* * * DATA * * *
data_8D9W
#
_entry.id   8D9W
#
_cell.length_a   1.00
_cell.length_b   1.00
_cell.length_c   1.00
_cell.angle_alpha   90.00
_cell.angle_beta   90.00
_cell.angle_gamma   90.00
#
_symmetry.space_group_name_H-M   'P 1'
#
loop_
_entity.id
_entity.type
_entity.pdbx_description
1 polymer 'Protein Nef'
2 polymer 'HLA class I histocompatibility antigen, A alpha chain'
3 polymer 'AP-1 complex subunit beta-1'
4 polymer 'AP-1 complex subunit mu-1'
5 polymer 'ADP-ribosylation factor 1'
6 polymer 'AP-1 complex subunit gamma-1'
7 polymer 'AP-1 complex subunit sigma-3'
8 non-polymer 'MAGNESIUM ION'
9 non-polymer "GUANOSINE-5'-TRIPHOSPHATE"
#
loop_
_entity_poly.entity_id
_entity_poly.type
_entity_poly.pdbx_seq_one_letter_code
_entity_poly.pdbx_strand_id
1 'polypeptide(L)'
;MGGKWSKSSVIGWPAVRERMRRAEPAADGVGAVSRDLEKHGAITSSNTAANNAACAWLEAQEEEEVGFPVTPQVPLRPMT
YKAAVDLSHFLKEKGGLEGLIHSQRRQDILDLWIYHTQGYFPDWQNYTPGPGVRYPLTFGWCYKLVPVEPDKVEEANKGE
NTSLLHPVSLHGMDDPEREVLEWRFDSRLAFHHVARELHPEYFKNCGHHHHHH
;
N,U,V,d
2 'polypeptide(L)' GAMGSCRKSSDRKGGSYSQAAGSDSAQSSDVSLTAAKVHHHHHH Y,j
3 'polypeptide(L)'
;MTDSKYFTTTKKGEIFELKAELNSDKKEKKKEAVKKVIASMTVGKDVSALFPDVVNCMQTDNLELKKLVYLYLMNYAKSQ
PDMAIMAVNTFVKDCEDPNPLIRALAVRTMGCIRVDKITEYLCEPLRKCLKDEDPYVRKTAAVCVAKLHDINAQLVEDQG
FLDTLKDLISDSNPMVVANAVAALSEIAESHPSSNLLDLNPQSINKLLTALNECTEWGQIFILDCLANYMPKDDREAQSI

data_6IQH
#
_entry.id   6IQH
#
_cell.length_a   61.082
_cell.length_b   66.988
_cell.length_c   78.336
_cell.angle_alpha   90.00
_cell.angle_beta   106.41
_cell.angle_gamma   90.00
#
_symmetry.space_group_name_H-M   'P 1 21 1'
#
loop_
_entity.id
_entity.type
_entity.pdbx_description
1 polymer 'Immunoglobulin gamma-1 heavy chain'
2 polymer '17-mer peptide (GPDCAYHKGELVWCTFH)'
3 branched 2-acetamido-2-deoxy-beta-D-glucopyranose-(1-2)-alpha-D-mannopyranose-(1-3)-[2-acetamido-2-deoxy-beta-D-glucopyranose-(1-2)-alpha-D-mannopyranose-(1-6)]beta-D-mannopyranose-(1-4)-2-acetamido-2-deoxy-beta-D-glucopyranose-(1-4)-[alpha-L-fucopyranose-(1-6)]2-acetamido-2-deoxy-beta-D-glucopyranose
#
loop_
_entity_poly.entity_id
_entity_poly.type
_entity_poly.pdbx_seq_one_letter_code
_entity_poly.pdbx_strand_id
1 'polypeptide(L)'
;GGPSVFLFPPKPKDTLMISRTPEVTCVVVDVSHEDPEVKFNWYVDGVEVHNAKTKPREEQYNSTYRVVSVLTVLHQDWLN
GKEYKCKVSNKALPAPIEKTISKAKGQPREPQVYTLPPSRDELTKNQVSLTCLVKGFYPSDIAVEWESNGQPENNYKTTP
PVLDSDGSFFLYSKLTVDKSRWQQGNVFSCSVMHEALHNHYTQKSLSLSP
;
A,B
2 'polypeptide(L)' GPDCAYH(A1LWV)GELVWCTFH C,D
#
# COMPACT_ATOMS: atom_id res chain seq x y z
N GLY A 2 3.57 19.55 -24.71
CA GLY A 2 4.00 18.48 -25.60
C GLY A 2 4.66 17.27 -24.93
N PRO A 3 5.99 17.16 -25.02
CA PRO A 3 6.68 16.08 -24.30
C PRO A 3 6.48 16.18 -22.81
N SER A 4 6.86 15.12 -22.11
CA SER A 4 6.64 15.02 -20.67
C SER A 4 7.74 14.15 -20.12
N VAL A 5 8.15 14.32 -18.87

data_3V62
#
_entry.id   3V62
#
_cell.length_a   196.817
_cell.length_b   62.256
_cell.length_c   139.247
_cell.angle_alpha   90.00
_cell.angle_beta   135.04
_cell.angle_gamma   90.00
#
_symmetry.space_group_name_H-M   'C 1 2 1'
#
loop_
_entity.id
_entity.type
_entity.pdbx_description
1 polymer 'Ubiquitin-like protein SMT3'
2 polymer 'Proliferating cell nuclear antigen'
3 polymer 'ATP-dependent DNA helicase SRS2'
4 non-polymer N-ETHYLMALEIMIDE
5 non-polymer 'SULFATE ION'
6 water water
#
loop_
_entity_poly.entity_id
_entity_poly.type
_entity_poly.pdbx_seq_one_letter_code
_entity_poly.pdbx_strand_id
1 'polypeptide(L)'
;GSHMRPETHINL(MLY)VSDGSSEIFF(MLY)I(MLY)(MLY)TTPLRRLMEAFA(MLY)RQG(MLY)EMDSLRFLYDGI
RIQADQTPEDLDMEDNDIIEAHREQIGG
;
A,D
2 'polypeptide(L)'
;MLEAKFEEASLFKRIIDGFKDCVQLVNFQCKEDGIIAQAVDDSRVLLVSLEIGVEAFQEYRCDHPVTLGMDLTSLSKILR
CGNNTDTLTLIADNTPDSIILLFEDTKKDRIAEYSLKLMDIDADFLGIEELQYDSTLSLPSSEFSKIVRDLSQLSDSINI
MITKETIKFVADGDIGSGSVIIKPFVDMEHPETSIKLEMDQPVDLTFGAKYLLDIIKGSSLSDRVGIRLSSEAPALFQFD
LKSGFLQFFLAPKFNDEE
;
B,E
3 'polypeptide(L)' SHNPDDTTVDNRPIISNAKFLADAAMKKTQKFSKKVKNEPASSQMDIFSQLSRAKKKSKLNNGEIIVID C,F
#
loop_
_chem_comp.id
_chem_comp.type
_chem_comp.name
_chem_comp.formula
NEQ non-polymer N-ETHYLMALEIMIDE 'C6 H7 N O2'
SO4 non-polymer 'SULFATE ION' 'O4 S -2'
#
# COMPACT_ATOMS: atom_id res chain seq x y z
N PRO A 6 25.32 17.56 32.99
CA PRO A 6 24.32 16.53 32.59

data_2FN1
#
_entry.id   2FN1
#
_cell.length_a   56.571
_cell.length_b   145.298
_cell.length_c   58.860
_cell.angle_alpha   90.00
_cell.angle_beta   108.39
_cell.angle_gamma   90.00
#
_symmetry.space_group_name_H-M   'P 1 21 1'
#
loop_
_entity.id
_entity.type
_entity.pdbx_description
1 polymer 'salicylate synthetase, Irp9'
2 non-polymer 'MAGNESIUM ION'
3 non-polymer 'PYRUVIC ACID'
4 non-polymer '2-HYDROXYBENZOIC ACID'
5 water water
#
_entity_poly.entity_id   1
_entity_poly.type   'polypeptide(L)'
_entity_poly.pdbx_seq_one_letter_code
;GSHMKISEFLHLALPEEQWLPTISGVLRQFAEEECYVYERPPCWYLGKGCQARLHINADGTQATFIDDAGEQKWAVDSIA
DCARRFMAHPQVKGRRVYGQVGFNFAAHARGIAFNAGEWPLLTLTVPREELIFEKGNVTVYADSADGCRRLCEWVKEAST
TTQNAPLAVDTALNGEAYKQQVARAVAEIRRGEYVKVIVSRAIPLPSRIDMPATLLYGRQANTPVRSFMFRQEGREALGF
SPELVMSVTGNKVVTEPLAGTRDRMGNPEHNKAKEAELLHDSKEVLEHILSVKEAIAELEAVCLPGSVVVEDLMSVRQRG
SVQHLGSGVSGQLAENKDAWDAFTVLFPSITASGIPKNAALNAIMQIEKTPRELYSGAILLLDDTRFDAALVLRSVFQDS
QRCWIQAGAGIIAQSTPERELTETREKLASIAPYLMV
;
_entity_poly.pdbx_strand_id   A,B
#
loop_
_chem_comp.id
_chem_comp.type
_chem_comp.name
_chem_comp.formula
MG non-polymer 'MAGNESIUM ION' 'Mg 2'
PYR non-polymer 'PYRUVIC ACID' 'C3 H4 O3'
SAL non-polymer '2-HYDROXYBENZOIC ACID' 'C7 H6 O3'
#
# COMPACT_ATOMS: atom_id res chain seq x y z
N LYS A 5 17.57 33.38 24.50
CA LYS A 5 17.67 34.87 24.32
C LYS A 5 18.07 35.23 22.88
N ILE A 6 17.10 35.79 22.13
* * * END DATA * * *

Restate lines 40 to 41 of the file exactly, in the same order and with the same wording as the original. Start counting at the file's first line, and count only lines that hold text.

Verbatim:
3 'polypeptide(L)'
;MTDSKYFTTTKKGEIFELKAELNSDKKEKKKEAVKKVIASMTVGKDVSALFPDVVNCMQTDNLELKKLVYLYLMNYAKSQ